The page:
I like parchment paper over silicon mat, as it dries out macarons really nicely
Transfer the batter in to a piping bag fitted with a round tip (13 mm).
Hold the bag perpendicular to the tray and pipe a dollop. It shouldn’t cover the whole circle. Because the batter is going to spread a bit and we are going to tap the tray later. So pipe a smaller circle than you actually want it to be.
Once done piping, bang/tap/drop the tray on the table several times. This will release any over sized air bubbles trapped inside the batter. Trust me there is a lot. If you didn’t do this then you will see cracks everywhere and big blisters on the surface, when baked.
If you are like me, take a tooth pick and pop any visible air bubbles on the surface. This is optional 🙂
Now that you are done piping and tapping, leave the macarones in a cool area to dry out. This may take anywhere between 30 – 60 minutes or more in very humid atmospheres. You can use an exhaust fan or a normal fan to speed the process up!
They should be dry to the touch. You should be able to touch the surface without batter sticking to your finger. It is almost like a skin has formed on top. This skin is what gives the nice feet!
Bake the macarones in a (150 C) 300 F oven for 17 – 19 minutes. But check them at 15 minutes, every oven is different. They should peel off easily once fully done, without anything sticking to the paper.
Once baked, let the shells cool completely. If you are not filling them, on the same day, you can pack them in an air tight container and store in the refrigerator or at room temperature in cooler weathers (18 C – 19 C) Humidity/moisture is their main enemy.
I’m using a simple butter cream and some homemade pineapple jam to fill these. You can use cream cheese or pineapple flavored butter cream instead. Even store bought jam works too. So be creative with the filling.
This is how I chose to do it!. Apply a light butter cream later on both shells to prevent shells going soggy. And pipe a ring of butter cream on one side. Fill the center with pineapple jam. Place the other shell on top and press to sandwich.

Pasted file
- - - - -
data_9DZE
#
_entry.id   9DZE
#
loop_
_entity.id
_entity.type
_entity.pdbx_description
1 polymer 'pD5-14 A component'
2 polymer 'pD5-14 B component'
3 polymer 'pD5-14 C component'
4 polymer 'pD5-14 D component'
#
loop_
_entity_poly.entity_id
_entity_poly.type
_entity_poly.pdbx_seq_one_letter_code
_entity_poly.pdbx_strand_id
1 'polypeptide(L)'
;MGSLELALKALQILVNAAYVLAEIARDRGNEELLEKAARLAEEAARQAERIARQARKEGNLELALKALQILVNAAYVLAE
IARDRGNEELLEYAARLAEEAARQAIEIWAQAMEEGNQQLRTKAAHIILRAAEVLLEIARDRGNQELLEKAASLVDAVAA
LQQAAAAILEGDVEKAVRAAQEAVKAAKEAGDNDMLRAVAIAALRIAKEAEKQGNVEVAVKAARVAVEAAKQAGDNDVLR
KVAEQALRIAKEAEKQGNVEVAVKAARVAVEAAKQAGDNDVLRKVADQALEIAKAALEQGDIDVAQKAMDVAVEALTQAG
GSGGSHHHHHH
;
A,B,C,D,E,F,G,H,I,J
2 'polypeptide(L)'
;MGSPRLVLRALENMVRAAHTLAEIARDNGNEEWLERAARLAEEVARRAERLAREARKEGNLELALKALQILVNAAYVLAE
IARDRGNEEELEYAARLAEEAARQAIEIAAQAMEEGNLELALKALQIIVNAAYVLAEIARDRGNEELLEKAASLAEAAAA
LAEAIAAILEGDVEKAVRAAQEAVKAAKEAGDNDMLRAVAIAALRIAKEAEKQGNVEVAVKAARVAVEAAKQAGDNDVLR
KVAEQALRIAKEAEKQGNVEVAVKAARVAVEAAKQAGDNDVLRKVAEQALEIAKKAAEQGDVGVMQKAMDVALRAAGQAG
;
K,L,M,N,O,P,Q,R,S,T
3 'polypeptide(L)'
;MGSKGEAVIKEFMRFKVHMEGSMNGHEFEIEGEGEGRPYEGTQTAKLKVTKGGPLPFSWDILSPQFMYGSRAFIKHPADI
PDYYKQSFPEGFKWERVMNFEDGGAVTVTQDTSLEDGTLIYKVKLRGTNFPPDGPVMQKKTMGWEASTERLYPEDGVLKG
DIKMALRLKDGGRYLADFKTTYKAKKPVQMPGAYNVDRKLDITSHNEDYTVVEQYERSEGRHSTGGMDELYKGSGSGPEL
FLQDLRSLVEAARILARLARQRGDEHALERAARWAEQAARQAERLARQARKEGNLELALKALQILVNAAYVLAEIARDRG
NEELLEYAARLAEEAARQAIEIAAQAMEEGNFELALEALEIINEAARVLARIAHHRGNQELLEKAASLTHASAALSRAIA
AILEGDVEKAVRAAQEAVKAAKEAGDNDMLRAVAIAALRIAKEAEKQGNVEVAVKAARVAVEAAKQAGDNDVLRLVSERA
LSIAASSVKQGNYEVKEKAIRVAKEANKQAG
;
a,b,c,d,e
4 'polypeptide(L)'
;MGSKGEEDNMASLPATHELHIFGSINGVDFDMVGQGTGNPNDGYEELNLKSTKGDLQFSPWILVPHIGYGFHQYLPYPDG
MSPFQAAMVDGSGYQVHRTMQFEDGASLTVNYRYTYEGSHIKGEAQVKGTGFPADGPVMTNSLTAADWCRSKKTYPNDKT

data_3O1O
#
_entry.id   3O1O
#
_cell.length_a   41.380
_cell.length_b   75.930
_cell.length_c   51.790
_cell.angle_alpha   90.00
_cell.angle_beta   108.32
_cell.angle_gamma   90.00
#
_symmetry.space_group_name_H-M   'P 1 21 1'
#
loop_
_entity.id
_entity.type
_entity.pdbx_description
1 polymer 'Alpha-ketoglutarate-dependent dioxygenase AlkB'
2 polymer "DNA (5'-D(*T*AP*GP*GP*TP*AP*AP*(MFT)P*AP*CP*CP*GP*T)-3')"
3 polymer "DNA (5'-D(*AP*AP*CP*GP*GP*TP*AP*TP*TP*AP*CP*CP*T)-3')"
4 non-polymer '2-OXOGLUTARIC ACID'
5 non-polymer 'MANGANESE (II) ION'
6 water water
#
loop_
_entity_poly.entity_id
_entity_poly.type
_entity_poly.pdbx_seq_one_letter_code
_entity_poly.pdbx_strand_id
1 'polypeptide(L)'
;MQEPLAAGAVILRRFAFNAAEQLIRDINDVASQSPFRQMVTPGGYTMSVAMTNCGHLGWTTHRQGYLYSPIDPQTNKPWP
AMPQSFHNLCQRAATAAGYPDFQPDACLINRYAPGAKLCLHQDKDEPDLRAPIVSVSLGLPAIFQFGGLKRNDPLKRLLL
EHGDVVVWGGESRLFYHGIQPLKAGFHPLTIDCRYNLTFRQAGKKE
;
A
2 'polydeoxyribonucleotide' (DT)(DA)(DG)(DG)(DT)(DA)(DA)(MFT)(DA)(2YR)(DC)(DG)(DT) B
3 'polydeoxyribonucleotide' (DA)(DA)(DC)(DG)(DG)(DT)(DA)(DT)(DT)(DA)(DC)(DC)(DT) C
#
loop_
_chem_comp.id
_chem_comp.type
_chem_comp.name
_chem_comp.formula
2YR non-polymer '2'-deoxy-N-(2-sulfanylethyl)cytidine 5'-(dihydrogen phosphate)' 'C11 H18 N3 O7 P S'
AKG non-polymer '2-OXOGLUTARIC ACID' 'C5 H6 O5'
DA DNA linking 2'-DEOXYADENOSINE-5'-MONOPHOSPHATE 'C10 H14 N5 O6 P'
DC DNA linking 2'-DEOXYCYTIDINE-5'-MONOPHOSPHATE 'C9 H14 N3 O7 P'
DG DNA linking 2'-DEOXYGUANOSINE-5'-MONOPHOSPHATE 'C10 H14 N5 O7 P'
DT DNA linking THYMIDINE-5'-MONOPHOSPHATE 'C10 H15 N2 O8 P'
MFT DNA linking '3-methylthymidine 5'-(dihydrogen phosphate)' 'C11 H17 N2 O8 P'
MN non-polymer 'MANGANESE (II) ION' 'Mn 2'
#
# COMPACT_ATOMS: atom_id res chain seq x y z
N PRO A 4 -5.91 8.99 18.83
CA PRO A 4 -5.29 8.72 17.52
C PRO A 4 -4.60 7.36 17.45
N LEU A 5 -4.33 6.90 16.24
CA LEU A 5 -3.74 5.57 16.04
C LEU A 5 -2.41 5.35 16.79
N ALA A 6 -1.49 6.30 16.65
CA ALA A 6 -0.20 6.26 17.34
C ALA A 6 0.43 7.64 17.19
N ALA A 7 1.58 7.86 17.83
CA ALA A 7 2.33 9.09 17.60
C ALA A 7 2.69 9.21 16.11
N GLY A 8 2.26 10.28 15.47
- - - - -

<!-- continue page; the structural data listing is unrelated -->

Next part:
As bizarre as it may sound, the macarones need to mature a day or two for maximum enjoyment. Place the sandwiched cookies in an air-tight container and refrigerate. This will help firm up the cookie and the filling and also give it’s characteristic texture to the macaron. But nothing is stopping you if you just want to pop them in your mouth right there!
That is it! You have made a batch of macarones. There are many recipes and blog posts and videos on the internet, about getting the perfect macarone, and they all are great!. If you can find time, I suggest, that you check as many as you can. Every person has their little secret and you can learn more by watching a video/tutorial. This is just my two cents!
No matter what flavor you want, the basic steps are the same. So try basic vanilla ones if it is your first time. Work on getting the technique right. Once you are there, then play with different flavors and colors. It will be really fun.
Following are some Matcha macarones I made some time back, using this same recipe, method and techniques. I only added 2 tablespoons of Matcha powder to the flour mixture and sandwiched the cookies with lemon cream cheese.